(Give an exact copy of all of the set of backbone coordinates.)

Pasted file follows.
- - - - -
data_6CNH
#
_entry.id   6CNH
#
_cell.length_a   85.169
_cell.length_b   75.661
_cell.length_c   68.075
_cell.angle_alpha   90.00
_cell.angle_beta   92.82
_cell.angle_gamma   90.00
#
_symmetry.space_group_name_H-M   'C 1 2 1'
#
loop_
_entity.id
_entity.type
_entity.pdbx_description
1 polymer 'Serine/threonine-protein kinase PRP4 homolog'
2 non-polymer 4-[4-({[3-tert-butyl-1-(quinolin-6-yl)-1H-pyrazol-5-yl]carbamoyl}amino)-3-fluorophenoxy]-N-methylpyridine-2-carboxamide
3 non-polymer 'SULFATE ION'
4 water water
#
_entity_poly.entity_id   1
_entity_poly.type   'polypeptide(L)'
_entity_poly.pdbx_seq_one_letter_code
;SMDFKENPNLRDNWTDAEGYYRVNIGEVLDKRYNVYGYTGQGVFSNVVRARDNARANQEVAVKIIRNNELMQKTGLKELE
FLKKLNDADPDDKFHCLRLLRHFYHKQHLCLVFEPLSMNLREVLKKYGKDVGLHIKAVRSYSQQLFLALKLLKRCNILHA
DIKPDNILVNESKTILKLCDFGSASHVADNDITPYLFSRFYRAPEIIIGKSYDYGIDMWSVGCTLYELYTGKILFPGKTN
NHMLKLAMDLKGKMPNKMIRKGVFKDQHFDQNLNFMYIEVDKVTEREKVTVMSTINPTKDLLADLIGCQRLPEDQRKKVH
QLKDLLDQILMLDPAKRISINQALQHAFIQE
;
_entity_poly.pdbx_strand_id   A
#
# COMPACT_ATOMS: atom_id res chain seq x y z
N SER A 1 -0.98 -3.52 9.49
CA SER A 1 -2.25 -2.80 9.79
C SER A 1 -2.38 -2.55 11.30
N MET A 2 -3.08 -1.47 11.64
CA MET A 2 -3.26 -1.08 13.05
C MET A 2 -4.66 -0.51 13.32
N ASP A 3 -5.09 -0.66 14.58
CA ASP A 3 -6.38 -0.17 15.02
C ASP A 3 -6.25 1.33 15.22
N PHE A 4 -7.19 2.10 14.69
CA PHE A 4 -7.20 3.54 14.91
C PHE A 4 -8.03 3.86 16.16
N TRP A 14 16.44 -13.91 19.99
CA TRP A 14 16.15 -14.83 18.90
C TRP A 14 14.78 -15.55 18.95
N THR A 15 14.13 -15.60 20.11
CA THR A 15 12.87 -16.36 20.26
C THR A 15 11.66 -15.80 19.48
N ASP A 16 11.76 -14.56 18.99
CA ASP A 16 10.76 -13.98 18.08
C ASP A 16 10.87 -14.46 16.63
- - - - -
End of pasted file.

data_6CNH
#
_entry.id   6CNH
#
_cell.length_a   85.169
_cell.length_b   75.661
_cell.length_c   68.075
_cell.angle_alpha   90.00
_cell.angle_beta   92.82
_cell.angle_gamma   90.00
#
_symmetry.space_group_name_H-M   'C 1 2 1'
#
loop_
_entity.id
_entity.type
_entity.pdbx_description
1 polymer 'Serine/threonine-protein kinase PRP4 homolog'
2 non-polymer 4-[4-({[3-tert-butyl-1-(quinolin-6-yl)-1H-pyrazol-5-yl]carbamoyl}amino)-3-fluorophenoxy]-N-methylpyridine-2-carboxamide
3 non-polymer 'SULFATE ION'
4 water water
#
_entity_poly.entity_id   1
_entity_poly.type   'polypeptide(L)'
_entity_poly.pdbx_seq_one_letter_code
;SMDFKENPNLRDNWTDAEGYYRVNIGEVLDKRYNVYGYTGQGVFSNVVRARDNARANQEVAVKIIRNNELMQKTGLKELE
FLKKLNDADPDDKFHCLRLLRHFYHKQHLCLVFEPLSMNLREVLKKYGKDVGLHIKAVRSYSQQLFLALKLLKRCNILHA
DIKPDNILVNESKTILKLCDFGSASHVADNDITPYLFSRFYRAPEIIIGKSYDYGIDMWSVGCTLYELYTGKILFPGKTN
NHMLKLAMDLKGKMPNKMIRKGVFKDQHFDQNLNFMYIEVDKVTEREKVTVMSTINPTKDLLADLIGCQRLPEDQRKKVH
QLKDLLDQILMLDPAKRISINQALQHAFIQE
;
_entity_poly.pdbx_strand_id   A
#
# COMPACT_ATOMS: atom_id res chain seq x y z
N SER A 1 -0.98 -3.52 9.49
CA SER A 1 -2.25 -2.80 9.79
C SER A 1 -2.38 -2.55 11.30
N MET A 2 -3.08 -1.47 11.64
CA MET A 2 -3.26 -1.08 13.05
C MET A 2 -4.66 -0.51 13.32
N ASP A 3 -5.09 -0.66 14.58
CA ASP A 3 -6.38 -0.17 15.02
C ASP A 3 -6.25 1.33 15.22
N PHE A 4 -7.19 2.10 14.69
CA PHE A 4 -7.20 3.54 14.91
C PHE A 4 -8.03 3.86 16.16
N TRP A 14 16.44 -13.91 19.99
CA TRP A 14 16.15 -14.83 18.90
C TRP A 14 14.78 -15.55 18.95
N THR A 15 14.13 -15.60 20.11
CA THR A 15 12.87 -16.36 20.26
C THR A 15 11.66 -15.80 19.48
N ASP A 16 11.76 -14.56 18.99
CA ASP A 16 10.76 -13.98 18.08
C ASP A 16 10.87 -14.46 16.63